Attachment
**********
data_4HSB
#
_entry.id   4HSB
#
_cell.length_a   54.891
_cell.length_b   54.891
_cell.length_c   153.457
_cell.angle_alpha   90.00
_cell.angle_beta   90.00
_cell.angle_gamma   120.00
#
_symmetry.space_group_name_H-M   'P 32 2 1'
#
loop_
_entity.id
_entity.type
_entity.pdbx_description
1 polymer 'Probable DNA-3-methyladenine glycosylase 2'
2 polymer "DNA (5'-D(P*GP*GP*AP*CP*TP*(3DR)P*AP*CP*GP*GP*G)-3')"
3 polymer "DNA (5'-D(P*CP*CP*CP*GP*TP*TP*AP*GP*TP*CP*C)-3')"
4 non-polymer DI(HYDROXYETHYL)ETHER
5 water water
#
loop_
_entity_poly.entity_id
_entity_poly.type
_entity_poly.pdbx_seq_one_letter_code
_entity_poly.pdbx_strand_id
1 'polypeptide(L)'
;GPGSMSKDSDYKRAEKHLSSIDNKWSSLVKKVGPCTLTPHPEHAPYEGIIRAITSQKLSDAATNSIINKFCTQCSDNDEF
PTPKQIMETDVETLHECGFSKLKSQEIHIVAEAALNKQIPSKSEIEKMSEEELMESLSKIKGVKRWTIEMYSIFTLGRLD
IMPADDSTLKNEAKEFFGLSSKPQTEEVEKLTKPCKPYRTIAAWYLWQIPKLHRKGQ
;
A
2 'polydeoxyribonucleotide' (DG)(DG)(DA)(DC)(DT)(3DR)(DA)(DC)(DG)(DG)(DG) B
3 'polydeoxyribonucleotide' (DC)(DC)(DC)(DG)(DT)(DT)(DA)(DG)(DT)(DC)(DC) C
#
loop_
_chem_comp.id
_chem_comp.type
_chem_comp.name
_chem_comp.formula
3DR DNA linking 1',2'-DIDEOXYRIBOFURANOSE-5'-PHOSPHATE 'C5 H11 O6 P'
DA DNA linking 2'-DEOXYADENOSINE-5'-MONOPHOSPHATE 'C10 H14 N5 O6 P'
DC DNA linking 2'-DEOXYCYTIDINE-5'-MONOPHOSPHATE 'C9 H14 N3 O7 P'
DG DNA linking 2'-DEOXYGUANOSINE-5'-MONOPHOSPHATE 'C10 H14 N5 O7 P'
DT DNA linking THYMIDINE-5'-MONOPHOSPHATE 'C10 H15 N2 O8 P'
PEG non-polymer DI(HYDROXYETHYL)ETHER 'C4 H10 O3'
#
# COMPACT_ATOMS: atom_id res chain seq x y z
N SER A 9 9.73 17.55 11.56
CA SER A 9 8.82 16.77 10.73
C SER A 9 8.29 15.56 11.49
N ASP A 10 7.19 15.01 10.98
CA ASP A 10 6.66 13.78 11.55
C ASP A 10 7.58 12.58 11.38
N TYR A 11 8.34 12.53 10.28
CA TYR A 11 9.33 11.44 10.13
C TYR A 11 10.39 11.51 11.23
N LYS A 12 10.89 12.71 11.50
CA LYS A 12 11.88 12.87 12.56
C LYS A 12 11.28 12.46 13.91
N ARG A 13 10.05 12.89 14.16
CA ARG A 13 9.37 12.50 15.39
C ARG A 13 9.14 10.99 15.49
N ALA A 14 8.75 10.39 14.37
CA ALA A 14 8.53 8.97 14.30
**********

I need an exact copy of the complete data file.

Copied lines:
data_4HSB
#
_entry.id   4HSB
#
_cell.length_a   54.891
_cell.length_b   54.891
_cell.length_c   153.457
_cell.angle_alpha   90.00
_cell.angle_beta   90.00
_cell.angle_gamma   120.00
#
_symmetry.space_group_name_H-M   'P 32 2 1'
#
loop_
_entity.id
_entity.type
_entity.pdbx_description
1 polymer 'Probable DNA-3-methyladenine glycosylase 2'
2 polymer "DNA (5'-D(P*GP*GP*AP*CP*TP*(3DR)P*AP*CP*GP*GP*G)-3')"
3 polymer "DNA (5'-D(P*CP*CP*CP*GP*TP*TP*AP*GP*TP*CP*C)-3')"
4 non-polymer DI(HYDROXYETHYL)ETHER
5 water water
#
loop_
_entity_poly.entity_id
_entity_poly.type
_entity_poly.pdbx_seq_one_letter_code
_entity_poly.pdbx_strand_id
1 'polypeptide(L)'
;GPGSMSKDSDYKRAEKHLSSIDNKWSSLVKKVGPCTLTPHPEHAPYEGIIRAITSQKLSDAATNSIINKFCTQCSDNDEF
PTPKQIMETDVETLHECGFSKLKSQEIHIVAEAALNKQIPSKSEIEKMSEEELMESLSKIKGVKRWTIEMYSIFTLGRLD
IMPADDSTLKNEAKEFFGLSSKPQTEEVEKLTKPCKPYRTIAAWYLWQIPKLHRKGQ
;
A
2 'polydeoxyribonucleotide' (DG)(DG)(DA)(DC)(DT)(3DR)(DA)(DC)(DG)(DG)(DG) B
3 'polydeoxyribonucleotide' (DC)(DC)(DC)(DG)(DT)(DT)(DA)(DG)(DT)(DC)(DC) C
#
loop_
_chem_comp.id
_chem_comp.type
_chem_comp.name
_chem_comp.formula
3DR DNA linking 1',2'-DIDEOXYRIBOFURANOSE-5'-PHOSPHATE 'C5 H11 O6 P'
DA DNA linking 2'-DEOXYADENOSINE-5'-MONOPHOSPHATE 'C10 H14 N5 O6 P'
DC DNA linking 2'-DEOXYCYTIDINE-5'-MONOPHOSPHATE 'C9 H14 N3 O7 P'
DG DNA linking 2'-DEOXYGUANOSINE-5'-MONOPHOSPHATE 'C10 H14 N5 O7 P'
DT DNA linking THYMIDINE-5'-MONOPHOSPHATE 'C10 H15 N2 O8 P'
PEG non-polymer DI(HYDROXYETHYL)ETHER 'C4 H10 O3'
#
# COMPACT_ATOMS: atom_id res chain seq x y z
N SER A 9 9.73 17.55 11.56
CA SER A 9 8.82 16.77 10.73
C SER A 9 8.29 15.56 11.49
N ASP A 10 7.19 15.01 10.98
CA ASP A 10 6.66 13.78 11.55
C ASP A 10 7.58 12.58 11.38
N TYR A 11 8.34 12.53 10.28
CA TYR A 11 9.33 11.44 10.13
C TYR A 11 10.39 11.51 11.23
N LYS A 12 10.89 12.71 11.50
CA LYS A 12 11.88 12.87 12.56
C LYS A 12 11.28 12.46 13.91
N ARG A 13 10.05 12.89 14.16
CA ARG A 13 9.37 12.50 15.39
C ARG A 13 9.14 10.99 15.49
N ALA A 14 8.75 10.39 14.37
CA ALA A 14 8.53 8.97 14.30